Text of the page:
Angeles National Forest closure extended

Angeles National Forest fire crews reduce hazardous fuels using a curtain burner. Twitter photo

As extreme fire conditions continue, the U.S. Forest Service announced it had extended the closure of the Angeles National Forest until Wednesday.

While the closure order of all California national forests has been rescinded, closures have been extended through the Angeles, Cleveland and San Bernardino national forests, as conditions in the forests have prompted forest fire managers to increase the fire danger level from extreme to critical.

ANF officials said they hope the order can help to minimize the likelihood that visitors could become entrapped during an emergency and decrease the potential for new fire starts at a time of extremely limited firefighting resources.

Severe and persistent drought due to hot and dry weather has led to rapid fuel growth and increasingly unpredictable fire behavior across Northern California, while Southern California also remains in drought conditions, with the National Interagency Fire Center predicting “above normal significant fire potential” is set to continue across the region into October.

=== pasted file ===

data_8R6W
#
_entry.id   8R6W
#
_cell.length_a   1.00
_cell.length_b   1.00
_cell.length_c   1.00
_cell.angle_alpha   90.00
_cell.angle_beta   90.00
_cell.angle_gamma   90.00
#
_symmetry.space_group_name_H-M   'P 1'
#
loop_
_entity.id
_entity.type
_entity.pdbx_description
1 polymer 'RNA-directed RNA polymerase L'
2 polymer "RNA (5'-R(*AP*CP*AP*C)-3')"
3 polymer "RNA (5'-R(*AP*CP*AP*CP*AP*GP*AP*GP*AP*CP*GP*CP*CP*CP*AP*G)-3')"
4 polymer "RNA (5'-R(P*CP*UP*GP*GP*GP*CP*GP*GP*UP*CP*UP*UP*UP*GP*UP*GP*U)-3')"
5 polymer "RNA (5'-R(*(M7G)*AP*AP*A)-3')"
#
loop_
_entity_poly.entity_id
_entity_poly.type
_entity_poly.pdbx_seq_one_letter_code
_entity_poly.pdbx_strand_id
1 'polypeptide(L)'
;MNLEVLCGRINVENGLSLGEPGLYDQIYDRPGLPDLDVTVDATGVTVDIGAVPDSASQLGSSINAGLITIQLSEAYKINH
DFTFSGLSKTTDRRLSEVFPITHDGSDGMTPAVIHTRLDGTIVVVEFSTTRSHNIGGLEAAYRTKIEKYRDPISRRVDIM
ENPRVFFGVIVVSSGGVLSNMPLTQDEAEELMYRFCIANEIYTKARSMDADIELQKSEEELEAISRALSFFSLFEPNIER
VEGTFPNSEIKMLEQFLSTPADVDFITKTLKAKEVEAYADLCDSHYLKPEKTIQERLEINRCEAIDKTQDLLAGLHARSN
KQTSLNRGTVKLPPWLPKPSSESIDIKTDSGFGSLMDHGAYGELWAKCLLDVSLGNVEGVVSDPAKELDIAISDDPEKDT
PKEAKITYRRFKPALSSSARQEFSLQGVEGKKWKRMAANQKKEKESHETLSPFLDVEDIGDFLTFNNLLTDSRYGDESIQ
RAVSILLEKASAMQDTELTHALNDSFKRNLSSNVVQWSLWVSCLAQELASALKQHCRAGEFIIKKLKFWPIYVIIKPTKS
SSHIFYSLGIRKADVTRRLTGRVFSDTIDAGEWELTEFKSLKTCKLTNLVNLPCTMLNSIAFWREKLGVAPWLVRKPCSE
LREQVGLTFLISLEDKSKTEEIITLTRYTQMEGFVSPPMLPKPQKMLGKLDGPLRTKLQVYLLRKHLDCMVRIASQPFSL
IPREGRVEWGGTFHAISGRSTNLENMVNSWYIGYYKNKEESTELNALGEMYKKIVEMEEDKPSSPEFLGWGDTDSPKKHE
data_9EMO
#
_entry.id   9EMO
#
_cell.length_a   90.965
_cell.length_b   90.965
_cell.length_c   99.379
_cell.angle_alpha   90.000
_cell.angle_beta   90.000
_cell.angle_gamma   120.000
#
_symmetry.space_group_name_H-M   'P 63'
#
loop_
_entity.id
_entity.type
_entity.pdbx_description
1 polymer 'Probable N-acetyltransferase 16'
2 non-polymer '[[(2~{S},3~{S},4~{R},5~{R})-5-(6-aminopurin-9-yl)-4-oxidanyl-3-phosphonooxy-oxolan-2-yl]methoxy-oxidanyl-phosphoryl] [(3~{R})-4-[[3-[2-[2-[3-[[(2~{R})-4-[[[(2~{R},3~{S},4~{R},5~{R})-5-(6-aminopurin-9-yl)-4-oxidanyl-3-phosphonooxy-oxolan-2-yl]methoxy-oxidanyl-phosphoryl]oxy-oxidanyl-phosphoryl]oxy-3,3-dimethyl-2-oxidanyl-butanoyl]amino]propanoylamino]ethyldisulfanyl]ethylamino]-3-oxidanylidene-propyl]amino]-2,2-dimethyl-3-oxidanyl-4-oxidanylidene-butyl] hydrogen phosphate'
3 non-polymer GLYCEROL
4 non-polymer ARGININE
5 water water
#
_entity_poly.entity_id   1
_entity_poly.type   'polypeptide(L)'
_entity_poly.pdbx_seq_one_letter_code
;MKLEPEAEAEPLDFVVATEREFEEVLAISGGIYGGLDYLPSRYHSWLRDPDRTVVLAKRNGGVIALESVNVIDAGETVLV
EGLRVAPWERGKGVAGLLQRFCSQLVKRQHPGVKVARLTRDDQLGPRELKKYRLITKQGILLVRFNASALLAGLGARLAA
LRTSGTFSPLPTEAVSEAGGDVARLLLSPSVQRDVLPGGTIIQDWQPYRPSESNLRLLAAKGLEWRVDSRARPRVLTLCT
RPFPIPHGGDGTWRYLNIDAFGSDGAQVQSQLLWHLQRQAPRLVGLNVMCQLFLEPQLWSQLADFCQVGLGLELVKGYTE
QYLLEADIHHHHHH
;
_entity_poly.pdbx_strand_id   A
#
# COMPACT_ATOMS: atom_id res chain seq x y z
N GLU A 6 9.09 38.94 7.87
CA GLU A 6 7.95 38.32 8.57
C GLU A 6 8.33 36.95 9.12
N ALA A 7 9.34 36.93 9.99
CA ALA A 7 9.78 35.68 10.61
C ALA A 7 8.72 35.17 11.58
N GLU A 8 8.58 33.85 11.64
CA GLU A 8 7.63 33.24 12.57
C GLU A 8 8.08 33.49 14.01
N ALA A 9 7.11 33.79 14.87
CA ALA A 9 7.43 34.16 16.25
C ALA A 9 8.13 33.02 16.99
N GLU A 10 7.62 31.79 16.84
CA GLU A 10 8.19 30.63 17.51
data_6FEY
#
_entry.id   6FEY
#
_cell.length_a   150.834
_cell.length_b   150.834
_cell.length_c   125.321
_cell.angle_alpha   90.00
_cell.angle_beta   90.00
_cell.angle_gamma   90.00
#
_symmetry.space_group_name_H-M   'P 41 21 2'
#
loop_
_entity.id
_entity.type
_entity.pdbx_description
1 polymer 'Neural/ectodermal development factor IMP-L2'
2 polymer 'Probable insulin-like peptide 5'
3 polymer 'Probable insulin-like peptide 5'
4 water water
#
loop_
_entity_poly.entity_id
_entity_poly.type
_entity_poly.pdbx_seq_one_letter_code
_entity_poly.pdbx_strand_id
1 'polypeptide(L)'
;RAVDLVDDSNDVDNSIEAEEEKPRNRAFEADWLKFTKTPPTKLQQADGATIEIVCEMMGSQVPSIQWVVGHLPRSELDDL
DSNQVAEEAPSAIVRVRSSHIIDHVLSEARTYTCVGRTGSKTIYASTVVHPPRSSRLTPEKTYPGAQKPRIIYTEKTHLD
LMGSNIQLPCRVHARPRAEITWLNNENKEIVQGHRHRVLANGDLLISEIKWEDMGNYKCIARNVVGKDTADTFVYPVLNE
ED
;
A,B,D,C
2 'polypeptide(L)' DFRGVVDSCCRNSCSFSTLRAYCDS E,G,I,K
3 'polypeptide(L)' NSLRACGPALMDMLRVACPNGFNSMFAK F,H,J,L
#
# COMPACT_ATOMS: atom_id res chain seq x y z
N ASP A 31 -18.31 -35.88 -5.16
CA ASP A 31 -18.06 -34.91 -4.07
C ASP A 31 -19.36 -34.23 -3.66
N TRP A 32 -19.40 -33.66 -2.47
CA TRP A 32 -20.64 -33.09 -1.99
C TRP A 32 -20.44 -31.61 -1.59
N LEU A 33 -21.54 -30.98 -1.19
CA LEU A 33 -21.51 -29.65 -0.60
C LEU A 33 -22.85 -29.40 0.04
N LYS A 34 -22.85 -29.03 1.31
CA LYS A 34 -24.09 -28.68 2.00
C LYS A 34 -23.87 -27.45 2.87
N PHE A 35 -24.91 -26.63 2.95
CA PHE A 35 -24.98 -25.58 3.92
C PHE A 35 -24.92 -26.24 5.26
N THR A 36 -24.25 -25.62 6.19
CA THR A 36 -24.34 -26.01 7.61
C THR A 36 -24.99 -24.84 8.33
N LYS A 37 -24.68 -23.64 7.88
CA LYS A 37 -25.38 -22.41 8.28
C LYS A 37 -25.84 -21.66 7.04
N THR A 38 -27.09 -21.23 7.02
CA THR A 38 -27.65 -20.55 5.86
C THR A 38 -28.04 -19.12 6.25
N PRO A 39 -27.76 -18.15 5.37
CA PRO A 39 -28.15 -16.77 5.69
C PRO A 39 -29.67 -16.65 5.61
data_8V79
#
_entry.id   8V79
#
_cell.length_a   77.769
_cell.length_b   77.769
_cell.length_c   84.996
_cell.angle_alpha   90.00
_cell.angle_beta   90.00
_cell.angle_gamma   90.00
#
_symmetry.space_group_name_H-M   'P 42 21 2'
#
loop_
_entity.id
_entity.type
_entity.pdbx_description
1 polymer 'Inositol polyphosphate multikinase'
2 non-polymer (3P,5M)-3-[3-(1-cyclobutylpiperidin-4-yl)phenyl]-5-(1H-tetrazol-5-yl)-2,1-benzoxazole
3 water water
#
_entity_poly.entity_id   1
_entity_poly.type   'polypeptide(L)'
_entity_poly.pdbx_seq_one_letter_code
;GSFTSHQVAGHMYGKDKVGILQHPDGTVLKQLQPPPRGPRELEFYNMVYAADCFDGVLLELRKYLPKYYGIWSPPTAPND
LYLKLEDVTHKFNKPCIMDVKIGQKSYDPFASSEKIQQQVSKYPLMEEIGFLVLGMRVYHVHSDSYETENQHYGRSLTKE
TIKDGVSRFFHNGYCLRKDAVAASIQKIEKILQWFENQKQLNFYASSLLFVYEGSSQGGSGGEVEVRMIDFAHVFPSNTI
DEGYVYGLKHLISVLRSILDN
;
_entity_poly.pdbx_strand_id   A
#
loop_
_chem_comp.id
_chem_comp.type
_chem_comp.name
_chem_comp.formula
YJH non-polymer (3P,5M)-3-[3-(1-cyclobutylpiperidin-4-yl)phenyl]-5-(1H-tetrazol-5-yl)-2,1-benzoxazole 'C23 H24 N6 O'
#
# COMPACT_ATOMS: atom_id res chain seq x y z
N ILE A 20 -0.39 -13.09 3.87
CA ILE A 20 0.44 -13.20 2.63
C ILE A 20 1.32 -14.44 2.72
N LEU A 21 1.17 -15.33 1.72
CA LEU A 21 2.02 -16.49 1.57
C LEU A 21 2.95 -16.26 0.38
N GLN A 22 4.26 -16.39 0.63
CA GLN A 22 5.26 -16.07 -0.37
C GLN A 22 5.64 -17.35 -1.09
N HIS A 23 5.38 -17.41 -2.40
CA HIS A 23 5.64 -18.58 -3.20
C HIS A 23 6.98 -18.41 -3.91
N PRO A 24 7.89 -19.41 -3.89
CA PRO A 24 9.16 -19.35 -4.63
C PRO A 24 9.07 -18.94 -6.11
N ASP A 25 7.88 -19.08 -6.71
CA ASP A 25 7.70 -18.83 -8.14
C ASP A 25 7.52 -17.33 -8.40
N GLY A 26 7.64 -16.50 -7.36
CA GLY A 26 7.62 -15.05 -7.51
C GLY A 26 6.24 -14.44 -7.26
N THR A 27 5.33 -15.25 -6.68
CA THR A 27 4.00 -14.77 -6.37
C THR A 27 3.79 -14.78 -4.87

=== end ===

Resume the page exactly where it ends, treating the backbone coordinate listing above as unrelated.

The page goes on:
Additionally, “very dry conditions are expected to continue along with the start of the Santa Ana wind season” in Southern California, according to the center.

The closure prohibits going into or being on national forest lands, including roads and trails, with the decision to reopen expected to be reviewed daily, taking fire and weather conditions into account.

“Once our resources return from fighting Northern California fires, we’ll be able to re-evaluate fire danger conditions for reopening the forest,” ANF Fire Chief Robert Garcia said in a prepared statement.

In a typical fire season, California will see approximately 300,000 acres burn, but 2.27 million acres have burned already this year alone, according to CalFire.

Currently, there are 11 large uncontained fires burning on national forest lands statewide, with more than 15,000 personnel, 303 crews and 1,113 engines committed to firefighting, according to ANF officials.

The move comes as National Weather Service officials project temperatures to remain in the mid-80s for the remainder of the week in the Santa Clarita Valley, while the current marine layer has continued to keep humidity levels moderate, according to NWS forecaster Ryan Kittell.

However, the mountains surrounding the SCV are sitting in some very dry air and that is going to continue through early next week, Kittell said.

“Complicating that is the potential for some offshore flow,” Kittell added, noting that while it won’t quite be Santa Ana wind level, the shift in winds will further dry out the air and bring slightly warmer conditions to the SCV.

Fuels and vegetation are extremely dry — “about as dry as they can get,” Kittell said — causing fire danger levels to remain high.

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